Livergood has also sued Quality Correctional Care. “Private corporations acting under color of state law may, like municipalities, be held liable for injuries resulting from their policies and practices.” Hahn v. Walsh, 762 F.3d 617, 640 (7th Cir. 2014) (quoting Rice ex rel. Rice v. Corr. Med. Servs., 675 F.3d 650, 675 (7th Cir. 2012)). However, “[a] municipality may not be held liable under § 1983 based on a theory of respondeat superior or vicarious liability.” Jenkins v. Bartlett, 487 F.3d 482, 492 (7th Cir. 2007). Because Livergood's complaint only describes the actions-or inaction-of the medical staff in connection with his own treatment, he may not proceed against Quality Correctional Care.

         Finally, Livergood has requested injunctive relief. It is the Sheriff of Marshall County who has both the authority and the responsibility of ensuring that Livergood receives adequate medical treatment while he is an inmate at the Marshall County Jail. See e.g. Gonzalez v. Feinerman, 663 F.3d 311, 315 (7th Cir. 2011). Accordingly, I will instruct the clerk to add the Sheriff as a defendant, and I will permit Livergood to proceed against the Sheriff in his official capacity for injunctive relief. That said, the specific injunctive relief Livergood requests-namely, “mov[ing] the plaintiff to a facility with a medical staff capable of addressing the needs of his shoulder and arm” (ECF 1 at 2)-may not be ordered even if it is ultimately determined that his current treatment is inadequate. While it is true that Livergood must be provided with constitutionally adequate medical care, there may be several ways of doing so that do not involve sending him to another facility. Simply put, Livergood cannot dictate how such medical care is provided. See Westefer v. Neal, 682 F.3d 679, 683 (7th Cir. 2012) (The Prison Litigation Reform Act mandates that “remedial injunctive relief must be narrowly drawn, extend no further than necessary to correct the violation of the Federal right, and use the least intrusive means necessary to correct the violation of the Federal right.”) (internal quotation marks, brackets, and citations omitted)); see also Forbes v. Edgar, 112 F.3d 262, 267 (7th Cir. 1997) (Inmates are “not entitled to demand specific care [nor] entitled to the best care possible.”). Therefore, injunctive relief-if granted- would be limited to requiring that the Sheriff ensure Livergood receives medical treatment for his arm and shoulder to the extent required by the Constitution.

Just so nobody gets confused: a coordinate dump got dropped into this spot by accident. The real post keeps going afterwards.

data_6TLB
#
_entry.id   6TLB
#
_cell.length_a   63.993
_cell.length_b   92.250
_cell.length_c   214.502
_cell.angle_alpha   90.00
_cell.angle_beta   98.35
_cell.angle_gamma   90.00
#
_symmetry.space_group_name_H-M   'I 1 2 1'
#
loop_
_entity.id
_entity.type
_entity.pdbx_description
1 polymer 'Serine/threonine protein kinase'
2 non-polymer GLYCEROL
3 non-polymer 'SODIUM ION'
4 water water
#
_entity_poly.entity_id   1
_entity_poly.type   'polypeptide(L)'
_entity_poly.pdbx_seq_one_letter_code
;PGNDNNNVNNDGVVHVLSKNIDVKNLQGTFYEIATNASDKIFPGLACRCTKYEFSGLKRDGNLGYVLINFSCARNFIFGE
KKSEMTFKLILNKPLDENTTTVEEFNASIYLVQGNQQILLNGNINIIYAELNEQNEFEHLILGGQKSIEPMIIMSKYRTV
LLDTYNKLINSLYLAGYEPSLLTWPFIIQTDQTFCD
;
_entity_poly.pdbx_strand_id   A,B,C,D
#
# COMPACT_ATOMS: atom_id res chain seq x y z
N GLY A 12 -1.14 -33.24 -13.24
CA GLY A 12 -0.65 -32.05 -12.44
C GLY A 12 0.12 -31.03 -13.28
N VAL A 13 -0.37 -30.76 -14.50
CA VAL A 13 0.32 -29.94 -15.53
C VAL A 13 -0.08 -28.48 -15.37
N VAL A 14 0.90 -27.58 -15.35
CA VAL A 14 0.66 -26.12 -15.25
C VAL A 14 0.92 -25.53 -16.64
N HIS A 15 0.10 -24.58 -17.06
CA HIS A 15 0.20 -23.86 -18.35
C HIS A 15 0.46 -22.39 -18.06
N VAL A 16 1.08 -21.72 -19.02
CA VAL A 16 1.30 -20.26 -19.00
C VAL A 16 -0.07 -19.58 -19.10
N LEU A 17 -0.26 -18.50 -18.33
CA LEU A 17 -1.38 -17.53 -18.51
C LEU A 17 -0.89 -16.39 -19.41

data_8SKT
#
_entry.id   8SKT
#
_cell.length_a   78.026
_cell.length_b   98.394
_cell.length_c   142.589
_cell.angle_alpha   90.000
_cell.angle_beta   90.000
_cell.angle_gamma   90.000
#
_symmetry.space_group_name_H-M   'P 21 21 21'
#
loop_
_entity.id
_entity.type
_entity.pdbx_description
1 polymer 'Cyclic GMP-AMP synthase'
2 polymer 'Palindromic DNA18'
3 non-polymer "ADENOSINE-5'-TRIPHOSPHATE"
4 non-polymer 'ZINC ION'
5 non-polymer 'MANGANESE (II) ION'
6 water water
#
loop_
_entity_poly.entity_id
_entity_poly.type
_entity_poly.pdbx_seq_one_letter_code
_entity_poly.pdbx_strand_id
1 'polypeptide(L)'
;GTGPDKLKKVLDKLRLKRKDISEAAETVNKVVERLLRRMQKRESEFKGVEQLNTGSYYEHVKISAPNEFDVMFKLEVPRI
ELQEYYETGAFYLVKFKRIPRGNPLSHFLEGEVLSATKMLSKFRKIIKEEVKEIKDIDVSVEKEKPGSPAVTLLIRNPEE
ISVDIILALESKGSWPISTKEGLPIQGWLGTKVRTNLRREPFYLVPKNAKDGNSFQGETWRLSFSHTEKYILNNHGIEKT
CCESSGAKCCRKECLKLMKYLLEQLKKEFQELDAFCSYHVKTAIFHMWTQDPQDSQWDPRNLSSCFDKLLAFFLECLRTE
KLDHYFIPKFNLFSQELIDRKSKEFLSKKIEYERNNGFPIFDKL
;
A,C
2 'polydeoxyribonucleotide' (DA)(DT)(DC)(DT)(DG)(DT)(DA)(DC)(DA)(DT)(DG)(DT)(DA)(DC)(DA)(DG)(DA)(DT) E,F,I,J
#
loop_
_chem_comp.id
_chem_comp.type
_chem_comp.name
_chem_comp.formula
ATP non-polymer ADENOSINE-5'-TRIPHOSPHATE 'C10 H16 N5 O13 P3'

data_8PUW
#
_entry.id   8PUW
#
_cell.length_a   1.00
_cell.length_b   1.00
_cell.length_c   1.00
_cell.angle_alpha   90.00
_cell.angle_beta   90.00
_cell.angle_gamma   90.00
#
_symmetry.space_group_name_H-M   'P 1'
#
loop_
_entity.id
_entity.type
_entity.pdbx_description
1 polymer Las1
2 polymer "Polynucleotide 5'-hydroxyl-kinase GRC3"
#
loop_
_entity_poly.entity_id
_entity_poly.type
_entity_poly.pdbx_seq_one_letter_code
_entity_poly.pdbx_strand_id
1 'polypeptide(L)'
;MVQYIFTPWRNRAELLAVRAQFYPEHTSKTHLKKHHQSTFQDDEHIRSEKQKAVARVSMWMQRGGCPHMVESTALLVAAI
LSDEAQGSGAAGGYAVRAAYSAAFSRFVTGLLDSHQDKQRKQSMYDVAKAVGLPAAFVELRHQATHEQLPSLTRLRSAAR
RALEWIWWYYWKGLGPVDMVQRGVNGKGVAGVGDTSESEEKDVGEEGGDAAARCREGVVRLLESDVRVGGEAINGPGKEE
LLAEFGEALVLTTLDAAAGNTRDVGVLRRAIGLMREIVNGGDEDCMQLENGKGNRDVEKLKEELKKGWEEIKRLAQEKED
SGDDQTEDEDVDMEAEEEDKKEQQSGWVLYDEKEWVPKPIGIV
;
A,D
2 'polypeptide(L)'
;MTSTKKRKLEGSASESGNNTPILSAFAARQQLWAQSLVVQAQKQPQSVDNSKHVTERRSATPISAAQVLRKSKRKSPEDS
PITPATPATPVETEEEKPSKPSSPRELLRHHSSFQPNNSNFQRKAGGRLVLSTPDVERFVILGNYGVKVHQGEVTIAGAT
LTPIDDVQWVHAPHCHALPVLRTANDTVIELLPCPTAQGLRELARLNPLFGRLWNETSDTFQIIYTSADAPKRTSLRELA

ACCORDINGLY, the court:

         (1) DIRECTS the Clerk to add Dr. Tchapchet and the Sheriff of Marshall County as defendants;

         (2) GRANTS Kenneth Allen Livergood leave to proceed against Dr. Tchapchet in his individual capacity for monetary damages for failing to provide him with medical treatment for his left shoulder and arm since July of 2019 in violation of the Fourteenth Amendment;

         (3) GRANTS Kenneth Allen Livergood leave to proceed against the Sheriff of Marshall County in his official capacity on an injunctive relief claim for medical treatment for his left arm and shoulder to the extent required by the Fourteenth Amendment;

         (4) DISMISSES Quality Correctional Care;

         (5) DISMISSES all other claims;

         (6) DIRECTS the clerk and the United States Marshals Service to issue and serve process on Dr. Tchapchet at the Marshall County Jail and the Sheriff of Marshall County at the Marshall County Sheriff's Department with a copy of this order and the complaint as required by 28 U.S.C. § 1915(d); and (7) ORDERS, pursuant to 42 U.S.C. ยง 1997e(g)(2), that Dr. Tchapchet and the Sheriff of Marshall County respond, as provided for in the Federal Rules of Civil ...